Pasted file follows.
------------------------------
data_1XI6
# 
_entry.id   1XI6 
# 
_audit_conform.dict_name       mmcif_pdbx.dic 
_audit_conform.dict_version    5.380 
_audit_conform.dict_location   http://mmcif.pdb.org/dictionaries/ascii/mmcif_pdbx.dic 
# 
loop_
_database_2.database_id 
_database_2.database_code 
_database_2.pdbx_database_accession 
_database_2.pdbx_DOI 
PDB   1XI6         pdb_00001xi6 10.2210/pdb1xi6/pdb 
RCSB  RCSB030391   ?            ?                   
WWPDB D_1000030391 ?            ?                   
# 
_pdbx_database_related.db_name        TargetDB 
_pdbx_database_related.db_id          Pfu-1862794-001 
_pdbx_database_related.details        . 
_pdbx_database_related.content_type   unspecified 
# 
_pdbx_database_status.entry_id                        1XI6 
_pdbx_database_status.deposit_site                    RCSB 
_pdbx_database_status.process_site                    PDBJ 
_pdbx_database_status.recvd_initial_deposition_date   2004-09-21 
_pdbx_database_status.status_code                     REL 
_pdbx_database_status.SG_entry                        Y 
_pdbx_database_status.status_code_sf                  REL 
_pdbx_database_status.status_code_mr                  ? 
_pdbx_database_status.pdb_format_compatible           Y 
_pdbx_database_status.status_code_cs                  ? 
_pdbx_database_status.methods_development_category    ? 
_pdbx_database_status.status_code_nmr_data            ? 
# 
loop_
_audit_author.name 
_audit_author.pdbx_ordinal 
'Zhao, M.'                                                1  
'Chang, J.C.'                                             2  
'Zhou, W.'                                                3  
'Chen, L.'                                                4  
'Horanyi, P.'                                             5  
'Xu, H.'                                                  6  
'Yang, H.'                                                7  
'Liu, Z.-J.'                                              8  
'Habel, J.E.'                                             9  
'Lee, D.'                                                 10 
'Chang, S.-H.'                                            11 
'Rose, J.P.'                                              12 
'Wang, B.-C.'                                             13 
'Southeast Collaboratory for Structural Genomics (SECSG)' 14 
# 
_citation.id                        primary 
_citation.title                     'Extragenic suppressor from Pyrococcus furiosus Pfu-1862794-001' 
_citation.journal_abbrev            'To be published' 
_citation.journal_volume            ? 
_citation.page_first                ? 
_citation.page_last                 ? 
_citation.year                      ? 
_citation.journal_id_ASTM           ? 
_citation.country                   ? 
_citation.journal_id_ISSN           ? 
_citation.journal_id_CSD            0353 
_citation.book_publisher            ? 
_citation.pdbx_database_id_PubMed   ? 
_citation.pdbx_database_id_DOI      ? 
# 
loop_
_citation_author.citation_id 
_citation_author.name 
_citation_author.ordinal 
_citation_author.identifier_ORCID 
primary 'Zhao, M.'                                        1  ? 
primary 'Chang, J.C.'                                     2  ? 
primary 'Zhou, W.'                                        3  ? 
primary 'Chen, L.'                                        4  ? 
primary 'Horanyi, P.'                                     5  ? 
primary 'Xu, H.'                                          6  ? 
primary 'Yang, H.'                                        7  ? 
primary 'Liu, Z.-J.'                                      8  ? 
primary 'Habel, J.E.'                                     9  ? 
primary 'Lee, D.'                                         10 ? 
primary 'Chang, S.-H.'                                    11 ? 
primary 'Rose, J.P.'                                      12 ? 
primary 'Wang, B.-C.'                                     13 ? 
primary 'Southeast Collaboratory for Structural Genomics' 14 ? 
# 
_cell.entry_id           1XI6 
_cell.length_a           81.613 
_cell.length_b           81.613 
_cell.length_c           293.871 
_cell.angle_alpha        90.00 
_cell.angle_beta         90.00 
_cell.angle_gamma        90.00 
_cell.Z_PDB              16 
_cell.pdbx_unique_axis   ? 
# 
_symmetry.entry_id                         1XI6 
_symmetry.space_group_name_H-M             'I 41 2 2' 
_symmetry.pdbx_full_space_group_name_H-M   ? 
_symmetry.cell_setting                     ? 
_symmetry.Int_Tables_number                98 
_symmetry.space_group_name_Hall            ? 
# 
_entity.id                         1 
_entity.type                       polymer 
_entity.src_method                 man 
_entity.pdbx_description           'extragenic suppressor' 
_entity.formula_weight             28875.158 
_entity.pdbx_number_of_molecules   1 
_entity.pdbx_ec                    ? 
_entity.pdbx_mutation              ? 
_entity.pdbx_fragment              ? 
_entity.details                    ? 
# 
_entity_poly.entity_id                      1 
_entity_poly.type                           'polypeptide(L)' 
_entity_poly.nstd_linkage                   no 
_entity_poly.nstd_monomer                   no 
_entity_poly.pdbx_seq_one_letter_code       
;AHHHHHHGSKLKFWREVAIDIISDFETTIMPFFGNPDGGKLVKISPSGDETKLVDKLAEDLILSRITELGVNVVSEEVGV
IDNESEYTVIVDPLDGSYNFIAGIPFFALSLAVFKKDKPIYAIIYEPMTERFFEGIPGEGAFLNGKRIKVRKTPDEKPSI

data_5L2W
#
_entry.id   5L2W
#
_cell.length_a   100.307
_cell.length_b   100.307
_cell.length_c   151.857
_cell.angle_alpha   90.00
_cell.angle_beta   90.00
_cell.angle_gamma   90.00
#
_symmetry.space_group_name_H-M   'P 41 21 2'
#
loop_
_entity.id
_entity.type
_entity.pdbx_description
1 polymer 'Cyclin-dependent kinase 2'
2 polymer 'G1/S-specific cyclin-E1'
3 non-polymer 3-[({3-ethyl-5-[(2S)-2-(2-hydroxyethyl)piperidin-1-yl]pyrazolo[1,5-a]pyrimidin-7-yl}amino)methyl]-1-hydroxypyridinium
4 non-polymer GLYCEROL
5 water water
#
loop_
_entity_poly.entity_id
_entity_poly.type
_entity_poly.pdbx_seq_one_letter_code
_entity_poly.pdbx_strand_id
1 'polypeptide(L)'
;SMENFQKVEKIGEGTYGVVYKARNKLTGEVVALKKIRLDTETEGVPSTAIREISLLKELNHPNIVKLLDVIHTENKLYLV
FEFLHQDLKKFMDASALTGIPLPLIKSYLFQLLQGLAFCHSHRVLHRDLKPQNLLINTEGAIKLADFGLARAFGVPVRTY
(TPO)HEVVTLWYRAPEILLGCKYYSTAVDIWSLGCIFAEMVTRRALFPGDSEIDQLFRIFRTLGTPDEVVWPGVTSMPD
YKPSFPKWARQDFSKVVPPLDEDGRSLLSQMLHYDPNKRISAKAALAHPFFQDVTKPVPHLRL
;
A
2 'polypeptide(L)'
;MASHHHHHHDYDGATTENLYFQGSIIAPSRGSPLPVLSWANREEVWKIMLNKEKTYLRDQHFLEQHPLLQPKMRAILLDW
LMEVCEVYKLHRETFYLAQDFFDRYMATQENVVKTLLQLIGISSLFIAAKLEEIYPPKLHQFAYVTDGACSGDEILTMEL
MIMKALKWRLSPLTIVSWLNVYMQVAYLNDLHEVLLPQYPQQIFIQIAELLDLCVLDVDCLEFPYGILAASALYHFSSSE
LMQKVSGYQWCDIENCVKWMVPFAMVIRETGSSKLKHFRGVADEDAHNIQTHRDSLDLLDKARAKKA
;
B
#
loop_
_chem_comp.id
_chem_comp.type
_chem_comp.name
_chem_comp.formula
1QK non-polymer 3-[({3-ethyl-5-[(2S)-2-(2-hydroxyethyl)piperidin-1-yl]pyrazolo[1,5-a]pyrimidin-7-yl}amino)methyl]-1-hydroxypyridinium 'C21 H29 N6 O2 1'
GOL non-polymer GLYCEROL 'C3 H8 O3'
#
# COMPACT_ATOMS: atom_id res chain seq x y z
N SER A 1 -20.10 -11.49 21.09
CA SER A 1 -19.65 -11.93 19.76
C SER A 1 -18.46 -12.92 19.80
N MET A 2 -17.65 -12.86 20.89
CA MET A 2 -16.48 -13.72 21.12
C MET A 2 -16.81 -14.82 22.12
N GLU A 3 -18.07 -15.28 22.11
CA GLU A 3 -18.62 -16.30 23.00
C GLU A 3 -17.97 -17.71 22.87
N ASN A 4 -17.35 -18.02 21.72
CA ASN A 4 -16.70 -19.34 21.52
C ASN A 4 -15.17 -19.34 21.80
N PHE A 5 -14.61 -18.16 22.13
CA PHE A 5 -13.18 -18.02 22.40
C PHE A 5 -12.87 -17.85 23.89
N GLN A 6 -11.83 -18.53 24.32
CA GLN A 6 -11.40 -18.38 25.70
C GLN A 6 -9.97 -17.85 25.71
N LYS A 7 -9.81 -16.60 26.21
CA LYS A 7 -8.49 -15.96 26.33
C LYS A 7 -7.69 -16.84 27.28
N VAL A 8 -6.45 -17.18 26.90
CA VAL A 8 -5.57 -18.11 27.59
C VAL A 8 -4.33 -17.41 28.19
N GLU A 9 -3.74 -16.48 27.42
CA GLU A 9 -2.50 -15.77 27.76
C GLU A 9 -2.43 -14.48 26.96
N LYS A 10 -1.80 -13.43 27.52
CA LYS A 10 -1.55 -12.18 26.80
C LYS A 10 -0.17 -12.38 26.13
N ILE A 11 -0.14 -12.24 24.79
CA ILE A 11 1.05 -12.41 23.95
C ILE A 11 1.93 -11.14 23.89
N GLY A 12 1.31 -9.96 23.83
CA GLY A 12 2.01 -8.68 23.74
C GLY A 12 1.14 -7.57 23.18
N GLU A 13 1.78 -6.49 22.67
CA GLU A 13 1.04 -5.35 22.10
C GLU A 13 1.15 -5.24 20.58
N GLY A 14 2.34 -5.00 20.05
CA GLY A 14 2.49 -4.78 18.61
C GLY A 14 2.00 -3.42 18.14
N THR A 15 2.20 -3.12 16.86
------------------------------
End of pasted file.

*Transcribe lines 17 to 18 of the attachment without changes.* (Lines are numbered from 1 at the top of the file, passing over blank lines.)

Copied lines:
# 
_pdbx_database_related.db_name        TargetDB 